15. My galleries are public. PNET's links are broken. This one takes you the right gallery, "Medium Format Scans."


    Les Sarile (LessDMess) is probably the scanning expert in this forum. I'm a fussy tech geek, retired engineer.
    mood_lover likes this.
  16. Ed, are these photos in the medium format scans gallery all from the CoolScan 8000? The detail and color is amazing!

  17. Thank you. The were all scanned on an LS-8000. I don't recall which film, but probably Fuji Reala. We haven't had fall colors like that since. Mother Nature can take all the credit.
  18. I realize this thread is a couple of months old but in case anyone is looking at it down the road I have some insight from the novice perspective. I just started shooting film last summer. Concepts such as "Depth of Field" were new to me. Back then I picked up a used Epson V500 for $40 or something. I've been satisfied with it but kept hearing how much better an actual film scanner would be.

    A few weeks ago as chance would have it, I saw an add for a non-working Coolscan 8000 ED for $100. Figuring the film holders alone were worth more than that, I snapped it up as quick as I could. All it took was some cleaning and re-lubrication to get it working again. I've tried vuescan and silverfast. Vuescan doesn't do thumbnails on this scanner from what I can tell and in general just operates it slowly. It took a lot of messing around with settings to get a scan that would compare favorably what I'd get with minimal adjustment from the same negatives in Epson Scan and the V500.

    SilverFast does do thumbnails (it calls it an overview or something like that) and seems to work faster but costs major $$$$.

    So I found and old G5 to run Nikon Scan on. It did again, take me awhile but I've gotten it to the point now where I can actually get pleasing results and see more detail in the scans than what I was getting before. All this makes me wonder whether it would really be worth it to spend $1,000 on an 8000. It all depends on your needs I suppose. I may end up being a big fan in the long run but so far it's been a fair amount of work for a modest improvement.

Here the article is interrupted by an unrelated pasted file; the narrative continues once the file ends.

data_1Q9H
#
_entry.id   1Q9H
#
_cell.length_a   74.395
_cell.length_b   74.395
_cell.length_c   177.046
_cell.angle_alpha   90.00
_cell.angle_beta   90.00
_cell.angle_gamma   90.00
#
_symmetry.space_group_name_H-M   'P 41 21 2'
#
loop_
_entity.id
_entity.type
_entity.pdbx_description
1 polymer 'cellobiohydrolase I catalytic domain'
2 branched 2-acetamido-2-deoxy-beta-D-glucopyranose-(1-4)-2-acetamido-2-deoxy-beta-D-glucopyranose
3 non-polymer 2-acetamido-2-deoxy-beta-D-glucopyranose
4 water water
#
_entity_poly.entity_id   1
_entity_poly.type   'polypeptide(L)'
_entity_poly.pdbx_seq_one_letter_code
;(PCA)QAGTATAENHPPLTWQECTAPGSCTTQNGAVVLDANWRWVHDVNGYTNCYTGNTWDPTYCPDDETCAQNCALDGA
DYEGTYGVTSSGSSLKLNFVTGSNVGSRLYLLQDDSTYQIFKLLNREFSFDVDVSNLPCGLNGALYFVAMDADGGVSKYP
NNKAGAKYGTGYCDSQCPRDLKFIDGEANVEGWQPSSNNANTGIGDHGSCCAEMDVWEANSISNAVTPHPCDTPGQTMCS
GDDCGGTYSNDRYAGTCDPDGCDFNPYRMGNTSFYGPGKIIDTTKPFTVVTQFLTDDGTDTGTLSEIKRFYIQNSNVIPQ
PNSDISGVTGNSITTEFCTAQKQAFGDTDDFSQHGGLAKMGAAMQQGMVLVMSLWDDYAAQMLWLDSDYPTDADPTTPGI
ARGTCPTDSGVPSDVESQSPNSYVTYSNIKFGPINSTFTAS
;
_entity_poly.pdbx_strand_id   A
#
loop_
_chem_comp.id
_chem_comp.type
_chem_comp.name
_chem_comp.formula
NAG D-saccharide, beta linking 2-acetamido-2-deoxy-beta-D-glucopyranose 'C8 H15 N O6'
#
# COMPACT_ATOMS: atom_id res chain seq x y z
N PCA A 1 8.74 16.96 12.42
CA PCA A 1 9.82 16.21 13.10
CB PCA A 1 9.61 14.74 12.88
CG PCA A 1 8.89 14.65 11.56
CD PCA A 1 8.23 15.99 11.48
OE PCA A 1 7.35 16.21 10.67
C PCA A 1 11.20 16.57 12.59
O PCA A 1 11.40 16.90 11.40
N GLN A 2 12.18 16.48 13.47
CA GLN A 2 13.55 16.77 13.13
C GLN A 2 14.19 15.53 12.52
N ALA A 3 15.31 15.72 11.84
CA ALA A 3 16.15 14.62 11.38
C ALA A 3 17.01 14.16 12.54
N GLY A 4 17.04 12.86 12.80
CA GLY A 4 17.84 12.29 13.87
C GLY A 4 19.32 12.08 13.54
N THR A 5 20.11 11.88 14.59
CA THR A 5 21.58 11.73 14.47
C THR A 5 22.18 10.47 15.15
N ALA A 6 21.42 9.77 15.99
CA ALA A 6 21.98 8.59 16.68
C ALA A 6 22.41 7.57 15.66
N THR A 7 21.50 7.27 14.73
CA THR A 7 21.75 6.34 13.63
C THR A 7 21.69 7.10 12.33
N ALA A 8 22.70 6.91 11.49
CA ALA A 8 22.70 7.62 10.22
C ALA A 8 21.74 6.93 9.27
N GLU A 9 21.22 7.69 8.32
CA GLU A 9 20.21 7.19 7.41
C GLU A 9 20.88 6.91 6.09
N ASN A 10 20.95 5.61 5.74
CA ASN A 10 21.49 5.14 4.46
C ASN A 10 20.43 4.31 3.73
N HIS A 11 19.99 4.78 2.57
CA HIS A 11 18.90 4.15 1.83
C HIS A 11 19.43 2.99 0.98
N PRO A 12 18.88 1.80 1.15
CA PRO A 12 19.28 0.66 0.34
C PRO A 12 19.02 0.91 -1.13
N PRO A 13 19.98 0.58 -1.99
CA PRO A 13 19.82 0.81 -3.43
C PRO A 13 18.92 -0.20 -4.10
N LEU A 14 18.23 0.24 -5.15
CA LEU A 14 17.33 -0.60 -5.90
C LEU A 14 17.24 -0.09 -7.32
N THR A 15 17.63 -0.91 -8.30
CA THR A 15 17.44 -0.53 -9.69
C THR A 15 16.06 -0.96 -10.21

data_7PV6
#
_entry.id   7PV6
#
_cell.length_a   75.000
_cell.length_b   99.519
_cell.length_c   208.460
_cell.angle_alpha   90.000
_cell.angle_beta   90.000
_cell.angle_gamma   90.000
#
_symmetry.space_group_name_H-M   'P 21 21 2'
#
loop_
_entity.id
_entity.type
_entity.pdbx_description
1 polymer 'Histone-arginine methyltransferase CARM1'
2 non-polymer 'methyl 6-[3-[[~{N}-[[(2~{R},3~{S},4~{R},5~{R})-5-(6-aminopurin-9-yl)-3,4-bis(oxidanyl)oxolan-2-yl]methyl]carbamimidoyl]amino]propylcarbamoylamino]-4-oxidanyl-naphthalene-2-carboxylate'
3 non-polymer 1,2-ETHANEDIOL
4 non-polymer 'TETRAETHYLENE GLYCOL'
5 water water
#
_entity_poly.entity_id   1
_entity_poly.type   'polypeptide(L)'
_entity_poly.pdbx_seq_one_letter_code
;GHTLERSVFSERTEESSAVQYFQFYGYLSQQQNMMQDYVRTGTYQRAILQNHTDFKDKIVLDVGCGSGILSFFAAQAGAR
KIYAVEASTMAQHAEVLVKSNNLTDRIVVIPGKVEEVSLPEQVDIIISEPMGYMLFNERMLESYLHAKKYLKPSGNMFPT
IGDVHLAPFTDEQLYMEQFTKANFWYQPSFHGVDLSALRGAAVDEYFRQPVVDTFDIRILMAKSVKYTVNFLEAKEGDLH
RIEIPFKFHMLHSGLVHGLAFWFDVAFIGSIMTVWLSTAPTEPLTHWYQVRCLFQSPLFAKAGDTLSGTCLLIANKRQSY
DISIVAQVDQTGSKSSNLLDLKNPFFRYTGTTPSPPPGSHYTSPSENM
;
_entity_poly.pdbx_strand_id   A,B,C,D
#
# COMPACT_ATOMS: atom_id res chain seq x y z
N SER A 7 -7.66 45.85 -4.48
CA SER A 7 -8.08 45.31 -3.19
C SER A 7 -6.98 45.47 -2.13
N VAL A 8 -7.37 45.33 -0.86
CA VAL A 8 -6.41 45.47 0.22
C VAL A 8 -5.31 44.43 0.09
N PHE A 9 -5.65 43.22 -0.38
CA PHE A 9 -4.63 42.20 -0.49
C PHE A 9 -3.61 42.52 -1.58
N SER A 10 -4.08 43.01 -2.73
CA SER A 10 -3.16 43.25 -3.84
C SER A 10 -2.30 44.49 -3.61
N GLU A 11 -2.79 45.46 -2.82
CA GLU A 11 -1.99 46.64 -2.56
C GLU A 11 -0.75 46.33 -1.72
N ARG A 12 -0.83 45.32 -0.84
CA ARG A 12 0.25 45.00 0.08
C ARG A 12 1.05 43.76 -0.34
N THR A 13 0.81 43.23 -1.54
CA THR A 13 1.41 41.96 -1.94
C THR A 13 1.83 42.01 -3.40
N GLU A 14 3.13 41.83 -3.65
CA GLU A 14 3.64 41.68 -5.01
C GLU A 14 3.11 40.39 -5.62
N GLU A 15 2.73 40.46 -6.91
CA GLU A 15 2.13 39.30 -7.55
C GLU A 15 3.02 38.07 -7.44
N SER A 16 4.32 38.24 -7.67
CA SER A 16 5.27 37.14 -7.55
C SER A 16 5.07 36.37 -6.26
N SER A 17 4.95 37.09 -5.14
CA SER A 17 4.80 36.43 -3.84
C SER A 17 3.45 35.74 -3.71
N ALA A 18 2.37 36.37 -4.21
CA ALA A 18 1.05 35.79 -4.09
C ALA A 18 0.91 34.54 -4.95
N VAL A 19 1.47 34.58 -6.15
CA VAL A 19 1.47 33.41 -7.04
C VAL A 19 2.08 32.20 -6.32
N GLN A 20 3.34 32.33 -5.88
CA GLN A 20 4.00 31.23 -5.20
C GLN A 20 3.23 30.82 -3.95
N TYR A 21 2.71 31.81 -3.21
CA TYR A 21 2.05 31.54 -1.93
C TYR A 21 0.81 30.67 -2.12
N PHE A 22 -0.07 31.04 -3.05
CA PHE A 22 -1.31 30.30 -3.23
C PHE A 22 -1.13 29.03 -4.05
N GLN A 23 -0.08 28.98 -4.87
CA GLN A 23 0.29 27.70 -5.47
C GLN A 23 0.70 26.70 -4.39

19. I've wondered that too. Maybe I didn't clean the mirror or lens as well as I thought or maybe something got on it when I was reassembling it.

    The other real possibility is user error and unrealistic expectations. I'm still very much a novice at this stuff. Even in the last few days I've managed to get some better results. Someone with more skills and a more discerning eye may have noticed right away. I was expecting more of clear and obvious improvement in every way. What I was forgetting is that some of images I'm comparing didn't turn out so well on the epson either the first time through.
  20. Well, after a couple of weeks with it, I'm pretty confident that if my photos were of resolution test targets taken under ideal conditions, I could notice the difference in favor of my 8000. ;)

    But my photos aren't either ideal or designed to show resolution differences. My initial reaction was that I was actually getting more pleasing scans from the Epson.

    Later I realized that I wasn't comparing apples to apples. I was comparing an image that I'd done a fair amount of post processing to after scanning a couple of different times on the Epson. It was a picture of a bike on the beach that I like and it was my first attempt at using Caffenol as a developer. I screwed it up, - left it in the developer too long. The Nikon did an excellent job of showing me how flawed the image was. :)

    That was a B&W photo. I also wasn't pleased with how the colors came out in VueScan on my first scan of a color photo using the 8000. Just seemed really flat. But all this has to do with software and not the ability of the scanner itself.

    I'm now remembering that my out of the box experience with the Epson wasn't so great either. I got some horrible scans at first because I'd left ICE on while scanning a B&W photo.

    Anyway, I've become convinced that I'm getting more detail out of the 8000 (as I should) but still not clear in the end how much that really matters with the photos I'm taking. I'll have to try some larger prints and see. On the one hand, given the choice I want as much detail in my scans as I can possibly get, but for where the majority of my photos will end up getting viewed, the Epson does a good enough job most of the time.
    Last edited: Jun 12, 2017